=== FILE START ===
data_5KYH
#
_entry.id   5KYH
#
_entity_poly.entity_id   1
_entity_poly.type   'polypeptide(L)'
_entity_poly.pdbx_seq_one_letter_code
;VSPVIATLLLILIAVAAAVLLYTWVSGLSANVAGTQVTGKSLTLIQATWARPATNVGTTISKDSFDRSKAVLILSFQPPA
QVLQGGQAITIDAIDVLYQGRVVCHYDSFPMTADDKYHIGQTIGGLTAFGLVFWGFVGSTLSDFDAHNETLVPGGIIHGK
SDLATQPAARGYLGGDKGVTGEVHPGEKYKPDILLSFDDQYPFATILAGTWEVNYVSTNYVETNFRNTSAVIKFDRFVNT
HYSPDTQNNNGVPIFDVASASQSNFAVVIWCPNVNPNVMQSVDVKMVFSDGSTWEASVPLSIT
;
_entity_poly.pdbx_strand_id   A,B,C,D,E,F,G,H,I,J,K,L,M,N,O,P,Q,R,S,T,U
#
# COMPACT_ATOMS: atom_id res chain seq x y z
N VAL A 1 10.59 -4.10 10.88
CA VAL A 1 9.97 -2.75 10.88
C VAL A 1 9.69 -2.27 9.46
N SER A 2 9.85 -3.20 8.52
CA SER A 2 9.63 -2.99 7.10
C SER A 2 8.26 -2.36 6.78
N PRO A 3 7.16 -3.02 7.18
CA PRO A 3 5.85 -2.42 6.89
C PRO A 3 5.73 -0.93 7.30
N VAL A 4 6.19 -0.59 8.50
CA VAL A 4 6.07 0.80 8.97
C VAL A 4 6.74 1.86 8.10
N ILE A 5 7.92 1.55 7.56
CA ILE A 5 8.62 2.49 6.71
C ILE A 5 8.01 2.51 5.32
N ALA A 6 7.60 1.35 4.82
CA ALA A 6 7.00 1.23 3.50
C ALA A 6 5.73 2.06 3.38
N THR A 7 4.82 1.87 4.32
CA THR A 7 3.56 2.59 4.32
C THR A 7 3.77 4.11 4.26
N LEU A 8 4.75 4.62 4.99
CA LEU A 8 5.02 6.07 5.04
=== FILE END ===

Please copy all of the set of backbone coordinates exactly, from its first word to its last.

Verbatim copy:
data_5KYH
#
_entry.id   5KYH
#
_entity_poly.entity_id   1
_entity_poly.type   'polypeptide(L)'
_entity_poly.pdbx_seq_one_letter_code
;VSPVIATLLLILIAVAAAVLLYTWVSGLSANVAGTQVTGKSLTLIQATWARPATNVGTTISKDSFDRSKAVLILSFQPPA
QVLQGGQAITIDAIDVLYQGRVVCHYDSFPMTADDKYHIGQTIGGLTAFGLVFWGFVGSTLSDFDAHNETLVPGGIIHGK
SDLATQPAARGYLGGDKGVTGEVHPGEKYKPDILLSFDDQYPFATILAGTWEVNYVSTNYVETNFRNTSAVIKFDRFVNT
HYSPDTQNNNGVPIFDVASASQSNFAVVIWCPNVNPNVMQSVDVKMVFSDGSTWEASVPLSIT
;
_entity_poly.pdbx_strand_id   A,B,C,D,E,F,G,H,I,J,K,L,M,N,O,P,Q,R,S,T,U
#
# COMPACT_ATOMS: atom_id res chain seq x y z
N VAL A 1 10.59 -4.10 10.88
CA VAL A 1 9.97 -2.75 10.88
C VAL A 1 9.69 -2.27 9.46
N SER A 2 9.85 -3.20 8.52
CA SER A 2 9.63 -2.99 7.10
C SER A 2 8.26 -2.36 6.78
N PRO A 3 7.16 -3.02 7.18
CA PRO A 3 5.85 -2.42 6.89
C PRO A 3 5.73 -0.93 7.30
N VAL A 4 6.19 -0.59 8.50
CA VAL A 4 6.07 0.80 8.97
C VAL A 4 6.74 1.86 8.10
N ILE A 5 7.92 1.55 7.56
CA ILE A 5 8.62 2.49 6.71
C ILE A 5 8.01 2.51 5.32
N ALA A 6 7.60 1.35 4.82
CA ALA A 6 7.00 1.23 3.50
C ALA A 6 5.73 2.06 3.38
N THR A 7 4.82 1.87 4.32
CA THR A 7 3.56 2.59 4.32
C THR A 7 3.77 4.11 4.26
N LEU A 8 4.75 4.62 4.99
CA LEU A 8 5.02 6.07 5.04